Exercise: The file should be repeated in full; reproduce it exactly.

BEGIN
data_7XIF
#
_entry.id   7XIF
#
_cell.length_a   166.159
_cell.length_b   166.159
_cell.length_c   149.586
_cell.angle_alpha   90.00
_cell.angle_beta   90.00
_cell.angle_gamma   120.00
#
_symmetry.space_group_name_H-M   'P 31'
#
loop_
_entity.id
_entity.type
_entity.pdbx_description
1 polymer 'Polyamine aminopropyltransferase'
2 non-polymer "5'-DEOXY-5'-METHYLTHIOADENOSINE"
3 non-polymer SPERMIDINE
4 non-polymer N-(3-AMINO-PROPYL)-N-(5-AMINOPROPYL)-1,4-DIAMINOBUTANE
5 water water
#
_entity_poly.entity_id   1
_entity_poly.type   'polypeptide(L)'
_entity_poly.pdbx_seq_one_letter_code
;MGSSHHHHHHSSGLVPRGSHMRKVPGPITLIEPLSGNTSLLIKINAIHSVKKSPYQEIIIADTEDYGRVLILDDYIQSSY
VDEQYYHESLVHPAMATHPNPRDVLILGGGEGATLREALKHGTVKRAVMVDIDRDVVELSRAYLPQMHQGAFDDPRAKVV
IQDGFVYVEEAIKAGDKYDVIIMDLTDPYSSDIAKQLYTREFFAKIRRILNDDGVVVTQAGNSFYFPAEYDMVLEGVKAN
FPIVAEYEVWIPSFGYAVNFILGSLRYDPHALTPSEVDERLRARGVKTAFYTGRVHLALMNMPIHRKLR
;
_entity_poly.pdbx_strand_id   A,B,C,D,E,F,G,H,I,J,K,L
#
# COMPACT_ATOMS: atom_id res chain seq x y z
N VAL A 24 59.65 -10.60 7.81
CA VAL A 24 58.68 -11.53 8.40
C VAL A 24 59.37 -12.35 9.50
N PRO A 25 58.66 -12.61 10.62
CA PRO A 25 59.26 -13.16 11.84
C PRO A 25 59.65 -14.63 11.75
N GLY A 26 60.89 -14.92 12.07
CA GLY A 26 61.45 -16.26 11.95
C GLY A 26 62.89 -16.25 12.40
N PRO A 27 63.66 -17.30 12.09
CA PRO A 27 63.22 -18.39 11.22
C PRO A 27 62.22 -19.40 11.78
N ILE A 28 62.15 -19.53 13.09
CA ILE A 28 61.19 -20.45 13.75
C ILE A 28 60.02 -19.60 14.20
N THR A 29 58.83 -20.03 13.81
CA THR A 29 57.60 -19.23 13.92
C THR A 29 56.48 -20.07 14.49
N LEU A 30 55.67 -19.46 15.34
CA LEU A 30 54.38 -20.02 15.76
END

data_7XIF
#
_entry.id   7XIF
#
_cell.length_a   166.159
_cell.length_b   166.159
_cell.length_c   149.586
_cell.angle_alpha   90.00
_cell.angle_beta   90.00
_cell.angle_gamma   120.00
#
_symmetry.space_group_name_H-M   'P 31'
#
loop_
_entity.id
_entity.type
_entity.pdbx_description
1 polymer 'Polyamine aminopropyltransferase'
2 non-polymer "5'-DEOXY-5'-METHYLTHIOADENOSINE"
3 non-polymer SPERMIDINE
4 non-polymer N-(3-AMINO-PROPYL)-N-(5-AMINOPROPYL)-1,4-DIAMINOBUTANE
5 water water
#
_entity_poly.entity_id   1
_entity_poly.type   'polypeptide(L)'
_entity_poly.pdbx_seq_one_letter_code
;MGSSHHHHHHSSGLVPRGSHMRKVPGPITLIEPLSGNTSLLIKINAIHSVKKSPYQEIIIADTEDYGRVLILDDYIQSSY
VDEQYYHESLVHPAMATHPNPRDVLILGGGEGATLREALKHGTVKRAVMVDIDRDVVELSRAYLPQMHQGAFDDPRAKVV
IQDGFVYVEEAIKAGDKYDVIIMDLTDPYSSDIAKQLYTREFFAKIRRILNDDGVVVTQAGNSFYFPAEYDMVLEGVKAN
FPIVAEYEVWIPSFGYAVNFILGSLRYDPHALTPSEVDERLRARGVKTAFYTGRVHLALMNMPIHRKLR
;
_entity_poly.pdbx_strand_id   A,B,C,D,E,F,G,H,I,J,K,L
#
# COMPACT_ATOMS: atom_id res chain seq x y z
N VAL A 24 59.65 -10.60 7.81
CA VAL A 24 58.68 -11.53 8.40
C VAL A 24 59.37 -12.35 9.50
N PRO A 25 58.66 -12.61 10.62
CA PRO A 25 59.26 -13.16 11.84
C PRO A 25 59.65 -14.63 11.75
N GLY A 26 60.89 -14.92 12.07
CA GLY A 26 61.45 -16.26 11.95
C GLY A 26 62.89 -16.25 12.40
N PRO A 27 63.66 -17.30 12.09
CA PRO A 27 63.22 -18.39 11.22
C PRO A 27 62.22 -19.40 11.78
N ILE A 28 62.15 -19.53 13.09
CA ILE A 28 61.19 -20.45 13.75
C ILE A 28 60.02 -19.60 14.20
N THR A 29 58.83 -20.03 13.81
CA THR A 29 57.60 -19.23 13.92
C THR A 29 56.48 -20.07 14.49
N LEU A 30 55.67 -19.46 15.34
CA LEU A 30 54.38 -20.02 15.76